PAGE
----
Philadelphia, PA

NAACP and Cendant settle loan bias case

May 13, 1999
The Philadelphia branch of the National Association for the Advancement of Colored People and Cendant Mortgage yesterday announced the resolution of a lawsuit over allegations that the lender excluded African-American neighborhoods from its marketing and rejected black applicants twice as often as it turned away whites.
    The settlement commits Cendant and the local NAACP to an "affinity relationship" that is expected to result in at least $15 million in mortgage loans being released over the next three years. Cendant has promised to provide mortgage services to loan candidates assisted by the Next Generation Community Development Corp., an entity set up by the local NAACP. 

Philadelphia group home suing over evictions

May 01, 1999
With apartment rents climbing in the booming Center City housing market, the efficiency-style rooms at the Adelphia House had been a godsend for some clients of Sister Mary Scullion's Project HOME.
    But the Adelphia House, at 13th and     Chestnut Streets, changed hands last fall, and the new owner wants the 37 Project HOME clients -- who have mental illnesses but are capable of living on their own -- out of the building.
    Yesterday, Project HOME filed a lawsuit in federal court contending that the new owner, Philadelphia Management Corp., had violated the federal Fair Housing Act. 

NCAA seeks stay of order

March 11, 1999
The NCAA yesterday asked a federal judge in Philadelphia to issue a stay of his ruling earlier this week that struck down the NCAA's freshman eligibility standards.
    Judge Ronald L. Buckwalter ruled Monday that the NCAA's standards, commonly known as Proposition 48, or in their latest revised form, Proposition 16, violate federal civil rights law because of their "unjustified" impact on African Americans. The ruling stemmed from a lawsuit filed on behalf of four black students who failed to achieve the minimum standardized-test scores they needed under Proposition 16. 

Judge invalidates freshman eligibility standards

March 09, 1999
A federal judge in Philadelphia yesterday struck down the NCAA's freshman eligibility standards, saying they violate federal civil rights laws because of their "unjustified" impact on black students.
    If upheld, U.S. District Judge Ronald L. Buckwalter's ruling would mean that the schools at the NCAA's top two competitive levels -- Division I and Division II -- no longer would be subject to rules that had been designed to improve athletes' graduation rates and to prevent the types of academic abuses that embarrassed the NCAA in the early 1980s. Athletes who do not meet the requirements have been prevented from playing or practicing, or receiving athletic scholarships as freshmen.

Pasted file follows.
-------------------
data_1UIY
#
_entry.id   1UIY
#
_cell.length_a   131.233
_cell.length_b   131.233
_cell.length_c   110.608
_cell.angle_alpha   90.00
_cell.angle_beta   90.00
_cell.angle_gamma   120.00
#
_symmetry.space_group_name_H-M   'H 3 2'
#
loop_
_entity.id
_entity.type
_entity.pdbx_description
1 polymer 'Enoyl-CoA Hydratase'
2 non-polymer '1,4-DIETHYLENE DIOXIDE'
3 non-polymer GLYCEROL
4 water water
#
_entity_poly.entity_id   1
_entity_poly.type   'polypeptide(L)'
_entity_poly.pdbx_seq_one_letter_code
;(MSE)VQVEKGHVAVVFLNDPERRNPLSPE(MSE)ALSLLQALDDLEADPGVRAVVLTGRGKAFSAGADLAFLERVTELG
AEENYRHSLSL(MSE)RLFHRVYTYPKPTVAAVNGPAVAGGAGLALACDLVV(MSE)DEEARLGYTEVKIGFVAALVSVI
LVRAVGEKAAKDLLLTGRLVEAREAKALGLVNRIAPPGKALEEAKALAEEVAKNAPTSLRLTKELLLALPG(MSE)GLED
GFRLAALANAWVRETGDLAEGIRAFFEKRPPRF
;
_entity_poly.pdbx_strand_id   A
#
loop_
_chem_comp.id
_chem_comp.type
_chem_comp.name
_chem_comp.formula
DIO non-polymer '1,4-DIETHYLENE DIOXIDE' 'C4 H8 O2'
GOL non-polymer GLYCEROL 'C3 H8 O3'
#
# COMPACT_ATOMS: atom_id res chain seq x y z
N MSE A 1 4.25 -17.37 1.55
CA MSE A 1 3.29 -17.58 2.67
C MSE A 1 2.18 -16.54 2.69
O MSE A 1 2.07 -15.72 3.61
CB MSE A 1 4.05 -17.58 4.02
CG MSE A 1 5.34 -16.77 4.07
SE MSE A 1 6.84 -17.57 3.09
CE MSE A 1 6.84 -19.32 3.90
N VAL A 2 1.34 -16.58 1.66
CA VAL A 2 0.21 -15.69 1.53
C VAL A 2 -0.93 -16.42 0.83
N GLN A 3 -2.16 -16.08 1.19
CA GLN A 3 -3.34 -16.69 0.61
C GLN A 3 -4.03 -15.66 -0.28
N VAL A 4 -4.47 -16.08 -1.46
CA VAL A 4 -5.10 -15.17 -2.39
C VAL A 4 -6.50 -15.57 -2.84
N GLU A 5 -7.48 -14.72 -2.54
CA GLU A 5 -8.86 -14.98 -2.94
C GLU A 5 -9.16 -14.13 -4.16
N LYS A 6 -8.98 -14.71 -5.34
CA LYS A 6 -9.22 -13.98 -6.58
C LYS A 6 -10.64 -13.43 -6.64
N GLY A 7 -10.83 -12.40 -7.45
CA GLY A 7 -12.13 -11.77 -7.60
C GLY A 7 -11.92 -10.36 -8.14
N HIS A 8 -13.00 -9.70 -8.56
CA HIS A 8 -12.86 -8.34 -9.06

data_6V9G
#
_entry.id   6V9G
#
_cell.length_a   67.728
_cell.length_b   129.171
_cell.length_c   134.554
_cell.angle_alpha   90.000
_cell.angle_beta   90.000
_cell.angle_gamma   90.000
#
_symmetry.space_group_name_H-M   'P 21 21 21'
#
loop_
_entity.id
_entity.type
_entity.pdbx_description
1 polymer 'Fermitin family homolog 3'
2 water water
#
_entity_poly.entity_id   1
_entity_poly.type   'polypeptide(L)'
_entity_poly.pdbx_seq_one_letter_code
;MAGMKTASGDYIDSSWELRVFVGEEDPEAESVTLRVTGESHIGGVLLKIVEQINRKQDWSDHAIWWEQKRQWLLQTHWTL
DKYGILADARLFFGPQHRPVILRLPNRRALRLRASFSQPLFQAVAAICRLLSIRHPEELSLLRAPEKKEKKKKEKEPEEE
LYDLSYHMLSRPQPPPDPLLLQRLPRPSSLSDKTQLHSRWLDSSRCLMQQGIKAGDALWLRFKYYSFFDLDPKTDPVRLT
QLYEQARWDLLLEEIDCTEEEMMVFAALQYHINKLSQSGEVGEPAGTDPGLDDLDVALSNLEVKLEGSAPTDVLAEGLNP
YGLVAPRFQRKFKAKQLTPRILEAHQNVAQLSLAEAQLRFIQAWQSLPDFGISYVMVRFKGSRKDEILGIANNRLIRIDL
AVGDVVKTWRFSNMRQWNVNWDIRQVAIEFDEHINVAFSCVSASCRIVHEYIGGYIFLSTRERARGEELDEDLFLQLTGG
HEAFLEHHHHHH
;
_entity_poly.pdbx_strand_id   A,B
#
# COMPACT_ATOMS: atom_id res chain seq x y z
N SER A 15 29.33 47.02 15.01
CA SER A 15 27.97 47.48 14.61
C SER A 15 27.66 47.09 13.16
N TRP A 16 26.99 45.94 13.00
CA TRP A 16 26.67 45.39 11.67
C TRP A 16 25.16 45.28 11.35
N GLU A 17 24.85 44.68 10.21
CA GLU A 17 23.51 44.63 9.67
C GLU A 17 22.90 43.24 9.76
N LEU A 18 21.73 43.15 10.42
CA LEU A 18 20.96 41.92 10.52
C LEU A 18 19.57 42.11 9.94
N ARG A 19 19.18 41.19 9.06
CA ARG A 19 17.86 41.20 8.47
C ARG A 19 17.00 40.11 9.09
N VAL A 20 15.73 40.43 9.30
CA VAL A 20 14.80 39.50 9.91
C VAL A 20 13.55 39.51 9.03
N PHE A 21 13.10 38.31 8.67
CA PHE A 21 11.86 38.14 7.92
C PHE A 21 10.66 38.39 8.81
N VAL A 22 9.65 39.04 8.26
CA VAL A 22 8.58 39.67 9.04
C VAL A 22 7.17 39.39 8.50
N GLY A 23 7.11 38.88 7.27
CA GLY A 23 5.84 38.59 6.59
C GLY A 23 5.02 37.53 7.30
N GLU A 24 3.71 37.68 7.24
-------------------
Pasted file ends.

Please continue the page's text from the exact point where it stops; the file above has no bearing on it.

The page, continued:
Fair housing advocates settle with realtors

February 08, 1999
The Fair Housing Council and the Public Interest Law Center of Philadelphia settled a housing discrimination case against Real Estate firm that will end a dispute in which the plaintiff, who resides in Camden County, NJ, alleges that she was discriminated against in the rental of a house because she had children. The agreement provides for the Real Estate firm to find the plaintiff a comparable place to live, pay for the move, pay the realty fees the plaintiff's Real Estate agent would have received if the transaction was completed and pay the plaintiff $16,000. The Real Estate firm has also agreed to conduct fair housing training for all of its employees. 

Judge rules Montgomery Newspapers did not retaliate

February 04, 1999
A federal judge has ruled that Montgomery Newspapers did not retaliate against the Fair Housing Council of Suburban Philadelphia when the company published articles critical of fair-housing laws and spoke against those laws during legislative hearings.
    U.S. District Court Judge Clarence C. Newcomer last week dismissed the case against Montgomery Newspapers on summary judgment, ruling that the Fair Housing Council, which brought the suit, failed to prove its claim. Newcomer earlier had dismissed a number of other issues related to the case.

Anti-bigotry activist to move after threats

October 21, 1998
As a foe of bigotry and a member of the Reading-Berks Human Relations Council, Bonnie Jouhari taught others to look for the signs: swastikas, racial slurs, images of violence.
     But she didn't expect this: Since February, Jouhari says, fliers have been strewn on her lawn branding her a "Race Traitor." She has received anonymous phone calls suggesting she write a will. She says a Ku Klux Klan leader took to sitting on the bench outside her Reading office window, clutching a fistful of hate leaflets, and staring at her while she worked.
     Yesterday, in a move that some experts said was unprecedented, the state Attorney General's Office sued the operators of a Web site that had targeted Jouhari.
     But she'd already made up her mind. She's leaving the state.  

Philly housing authority target of disability suit

August 28, 1998
Advocates for the disabled on August 27 sued the Philadelphia Housing Authority in federal court, alleging there has been far too little done to make PHA units accessible so that those who cannot walk, see or hear can rent them.
     The suit was filed by Adapt of Philadelphia, an activist group. "Many Philadelphia residents with disabilities continue to live in segregated settings, such as nursing facilities, solely because of the lack of affordable, accessible, and integrated housing," the suit asserts.
     A PHA spokesman couldn't be reached for comment. Adapt's attorney, Stephen F. Gold, contends that the PHA is violating the Rehabilitation Act of 1973. 

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